How To Tell Someone To Improve Their Communication Skills: Effective communication is the lifeblood of successful interactions, be they personal or professional. It serves as the cornerstone of understanding, collaboration, and healthy relationships. However, there are times when you might find yourself in the position of having to provide feedback to someone about their communication skills. This delicate task calls for tact, empathy, and clear guidance to help the individual improve and flourish. 

Communication, in all its forms—verbal, non-verbal, written, and digital—plays a pivotal role in our daily lives. It is the conduit through which we express thoughts, feelings, ideas, and intentions. Effective communication empowers us to connect, convey information, negotiate, and build relationships. In both personal and professional spheres, strong communication skills are a fundamental asset, often distinguishing those who thrive from those who struggle.

However, even the most adept communicators can benefit from ongoing improvement, as communication is a dynamic skill that can always be refined. There are various factors that can hinder effective communication, such as misunderstandings, misinterpretations, lack of clarity, or difficulties in active listening. These challenges can result in conflicts, inefficiencies, and missed opportunities.

How To Tell Someone To Improve Their Communication Skills

How do you say someone lacks communication skills?

Use the adjective inarticulate to describe poor communication skills, like at your most inarticulate moments when you nervously fumble to find the right word and completely forget to make your most important point.

Focus on Specific Behaviors: Instead of making a general statement, point out specific behaviors that may need improvement. For example, you could say, “I’ve noticed that sometimes it’s challenging for you to express your ideas clearly during team meetings.”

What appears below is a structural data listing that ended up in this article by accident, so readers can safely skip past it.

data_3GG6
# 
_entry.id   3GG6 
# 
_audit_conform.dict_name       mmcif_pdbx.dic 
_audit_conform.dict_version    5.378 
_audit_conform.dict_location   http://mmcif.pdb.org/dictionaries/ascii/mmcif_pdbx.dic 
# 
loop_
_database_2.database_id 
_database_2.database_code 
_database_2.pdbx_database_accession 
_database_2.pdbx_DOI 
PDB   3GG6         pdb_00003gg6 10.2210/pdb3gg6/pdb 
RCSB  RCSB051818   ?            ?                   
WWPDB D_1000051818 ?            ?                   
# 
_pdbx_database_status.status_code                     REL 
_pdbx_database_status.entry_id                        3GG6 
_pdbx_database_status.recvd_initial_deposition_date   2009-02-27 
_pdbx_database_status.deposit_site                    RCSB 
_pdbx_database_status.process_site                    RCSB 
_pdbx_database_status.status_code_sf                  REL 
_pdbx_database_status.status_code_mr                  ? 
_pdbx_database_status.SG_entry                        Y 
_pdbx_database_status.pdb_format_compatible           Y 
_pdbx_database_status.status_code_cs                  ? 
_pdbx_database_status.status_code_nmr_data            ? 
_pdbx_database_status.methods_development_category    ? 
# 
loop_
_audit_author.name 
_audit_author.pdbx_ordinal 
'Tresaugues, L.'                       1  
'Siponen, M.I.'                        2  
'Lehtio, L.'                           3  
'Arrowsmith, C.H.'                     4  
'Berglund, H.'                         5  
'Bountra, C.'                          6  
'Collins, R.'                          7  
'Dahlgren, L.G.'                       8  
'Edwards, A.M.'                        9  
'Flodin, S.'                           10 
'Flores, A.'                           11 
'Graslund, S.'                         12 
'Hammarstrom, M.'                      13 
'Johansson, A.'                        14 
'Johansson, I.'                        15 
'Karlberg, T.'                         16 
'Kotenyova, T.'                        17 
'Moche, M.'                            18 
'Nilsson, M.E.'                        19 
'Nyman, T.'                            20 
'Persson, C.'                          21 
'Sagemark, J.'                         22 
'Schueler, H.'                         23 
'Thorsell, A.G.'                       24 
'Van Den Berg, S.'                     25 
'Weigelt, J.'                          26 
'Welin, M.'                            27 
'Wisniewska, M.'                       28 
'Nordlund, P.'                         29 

Use “I” Statements: Frame your feedback in terms of your own observations and feelings. For instance, say, “I’ve felt that there are moments when I’m not entirely clear about what you’re trying to communicate.”

Be Empathetic: Acknowledge that everyone has areas for improvement, and express your desire to help. You might say, “We all have our strengths and areas where we can grow. I’m here to support you in developing your communication skills.”

Offer Solutions: Rather than just highlighting the problem, suggest ways to improve. For example, “Would you be open to working on your presentation skills, perhaps through training or practice sessions?”

How do you tell an employee they have poor communication skills?

So I’d address it straightforwardly, by saying something like, “I’ve noticed that you sometimes struggle to communicate what you want to say concisely and clearly, and sometimes it can lead to people being confused about what you’re telling them.

Private Setting: Arrange a private, one-on-one meeting in a neutral and comfortable setting. This helps ensure the employee doesn’t feel embarrassed or defensive in front of colleagues.

Begin Positively: Start the conversation on a positive note. Mention some of the employee’s strengths and contributions to the team or organization. This sets a constructive tone for the discussion.

Use Specific Examples: Provide concrete examples of situations where poor communication skills have had an impact. Focus on observable behaviors or incidents rather than making general statements. For instance, you might say, “In the last team meeting, there were a few instances when messages seemed unclear to the team, leading to some confusion.”

Express Concern: Express your concern about the impact of these communication issues, both on the employee’s performance and on the team’s effectiveness. Use “I” statements to convey your perspective, such as “I’m concerned that this could affect our team’s productivity.”

How to professionally say there is a lack of communication?

Be specific; for example: “I noticed you made very little eye contact when talking with (a specific client);” “Sometimes you provide information that is vague and other times, you struggle with details and getting to the main point, for example, in Thursday’s meeting;” “You often speak in a very low volume, speak fast.